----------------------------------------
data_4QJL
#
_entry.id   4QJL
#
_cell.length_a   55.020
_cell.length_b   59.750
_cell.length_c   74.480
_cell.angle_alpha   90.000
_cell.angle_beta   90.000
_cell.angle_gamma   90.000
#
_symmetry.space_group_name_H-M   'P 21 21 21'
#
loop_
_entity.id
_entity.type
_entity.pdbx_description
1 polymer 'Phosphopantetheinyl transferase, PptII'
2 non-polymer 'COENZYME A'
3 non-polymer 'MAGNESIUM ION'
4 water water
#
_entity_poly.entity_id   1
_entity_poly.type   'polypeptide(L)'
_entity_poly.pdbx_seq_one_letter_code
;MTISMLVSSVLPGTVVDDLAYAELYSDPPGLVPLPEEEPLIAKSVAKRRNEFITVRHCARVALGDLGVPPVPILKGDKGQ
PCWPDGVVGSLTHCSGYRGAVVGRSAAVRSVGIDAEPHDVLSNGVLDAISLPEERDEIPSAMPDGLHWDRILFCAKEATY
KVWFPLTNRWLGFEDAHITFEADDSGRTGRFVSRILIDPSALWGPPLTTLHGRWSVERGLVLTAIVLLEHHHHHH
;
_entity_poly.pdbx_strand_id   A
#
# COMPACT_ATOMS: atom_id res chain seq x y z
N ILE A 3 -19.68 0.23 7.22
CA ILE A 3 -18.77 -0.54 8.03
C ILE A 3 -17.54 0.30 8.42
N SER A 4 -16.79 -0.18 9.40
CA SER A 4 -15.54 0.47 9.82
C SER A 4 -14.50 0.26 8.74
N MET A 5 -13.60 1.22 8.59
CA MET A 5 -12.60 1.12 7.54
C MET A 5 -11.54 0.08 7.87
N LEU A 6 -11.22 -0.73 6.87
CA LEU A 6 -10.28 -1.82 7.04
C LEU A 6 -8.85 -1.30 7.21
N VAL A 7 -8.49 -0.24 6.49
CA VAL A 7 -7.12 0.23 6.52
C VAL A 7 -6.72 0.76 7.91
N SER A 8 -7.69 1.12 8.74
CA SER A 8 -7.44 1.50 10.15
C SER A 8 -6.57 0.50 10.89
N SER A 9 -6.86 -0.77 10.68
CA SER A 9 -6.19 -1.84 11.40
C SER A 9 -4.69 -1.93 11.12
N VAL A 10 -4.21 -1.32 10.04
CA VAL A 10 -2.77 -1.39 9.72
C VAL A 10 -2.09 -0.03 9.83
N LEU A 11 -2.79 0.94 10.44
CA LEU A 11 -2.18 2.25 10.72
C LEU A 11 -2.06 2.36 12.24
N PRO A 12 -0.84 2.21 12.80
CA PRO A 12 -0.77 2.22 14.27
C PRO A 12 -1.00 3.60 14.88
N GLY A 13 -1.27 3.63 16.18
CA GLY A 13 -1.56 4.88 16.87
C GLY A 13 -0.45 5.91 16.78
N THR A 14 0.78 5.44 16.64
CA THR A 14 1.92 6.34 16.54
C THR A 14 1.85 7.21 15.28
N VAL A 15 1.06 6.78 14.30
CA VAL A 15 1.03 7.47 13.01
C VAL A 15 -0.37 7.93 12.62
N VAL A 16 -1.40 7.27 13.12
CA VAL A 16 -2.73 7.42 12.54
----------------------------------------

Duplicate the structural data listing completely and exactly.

data_4QJL
#
_entry.id   4QJL
#
_cell.length_a   55.020
_cell.length_b   59.750
_cell.length_c   74.480
_cell.angle_alpha   90.000
_cell.angle_beta   90.000
_cell.angle_gamma   90.000
#
_symmetry.space_group_name_H-M   'P 21 21 21'
#
loop_
_entity.id
_entity.type
_entity.pdbx_description
1 polymer 'Phosphopantetheinyl transferase, PptII'
2 non-polymer 'COENZYME A'
3 non-polymer 'MAGNESIUM ION'
4 water water
#
_entity_poly.entity_id   1
_entity_poly.type   'polypeptide(L)'
_entity_poly.pdbx_seq_one_letter_code
;MTISMLVSSVLPGTVVDDLAYAELYSDPPGLVPLPEEEPLIAKSVAKRRNEFITVRHCARVALGDLGVPPVPILKGDKGQ
PCWPDGVVGSLTHCSGYRGAVVGRSAAVRSVGIDAEPHDVLSNGVLDAISLPEERDEIPSAMPDGLHWDRILFCAKEATY
KVWFPLTNRWLGFEDAHITFEADDSGRTGRFVSRILIDPSALWGPPLTTLHGRWSVERGLVLTAIVLLEHHHHHH
;
_entity_poly.pdbx_strand_id   A
#
# COMPACT_ATOMS: atom_id res chain seq x y z
N ILE A 3 -19.68 0.23 7.22
CA ILE A 3 -18.77 -0.54 8.03
C ILE A 3 -17.54 0.30 8.42
N SER A 4 -16.79 -0.18 9.40
CA SER A 4 -15.54 0.47 9.82
C SER A 4 -14.50 0.26 8.74
N MET A 5 -13.60 1.22 8.59
CA MET A 5 -12.60 1.12 7.54
C MET A 5 -11.54 0.08 7.87
N LEU A 6 -11.22 -0.73 6.87
CA LEU A 6 -10.28 -1.82 7.04
C LEU A 6 -8.85 -1.30 7.21
N VAL A 7 -8.49 -0.24 6.49
CA VAL A 7 -7.12 0.23 6.52
C VAL A 7 -6.72 0.76 7.91
N SER A 8 -7.69 1.12 8.74
CA SER A 8 -7.44 1.50 10.15
C SER A 8 -6.57 0.50 10.89
N SER A 9 -6.86 -0.77 10.68
CA SER A 9 -6.19 -1.84 11.40
C SER A 9 -4.69 -1.93 11.12
N VAL A 10 -4.21 -1.32 10.04
CA VAL A 10 -2.77 -1.39 9.72
C VAL A 10 -2.09 -0.03 9.83
N LEU A 11 -2.79 0.94 10.44
CA LEU A 11 -2.18 2.25 10.72
C LEU A 11 -2.06 2.36 12.24
N PRO A 12 -0.84 2.21 12.80
CA PRO A 12 -0.77 2.22 14.27
C PRO A 12 -1.00 3.60 14.88
N GLY A 13 -1.27 3.63 16.18
CA GLY A 13 -1.56 4.88 16.87
C GLY A 13 -0.45 5.91 16.78
N THR A 14 0.78 5.44 16.64
CA THR A 14 1.92 6.34 16.54
C THR A 14 1.85 7.21 15.28
N VAL A 15 1.06 6.78 14.30
CA VAL A 15 1.03 7.47 13.01
C VAL A 15 -0.37 7.93 12.62
N VAL A 16 -1.40 7.27 13.12
CA VAL A 16 -2.73 7.42 12.54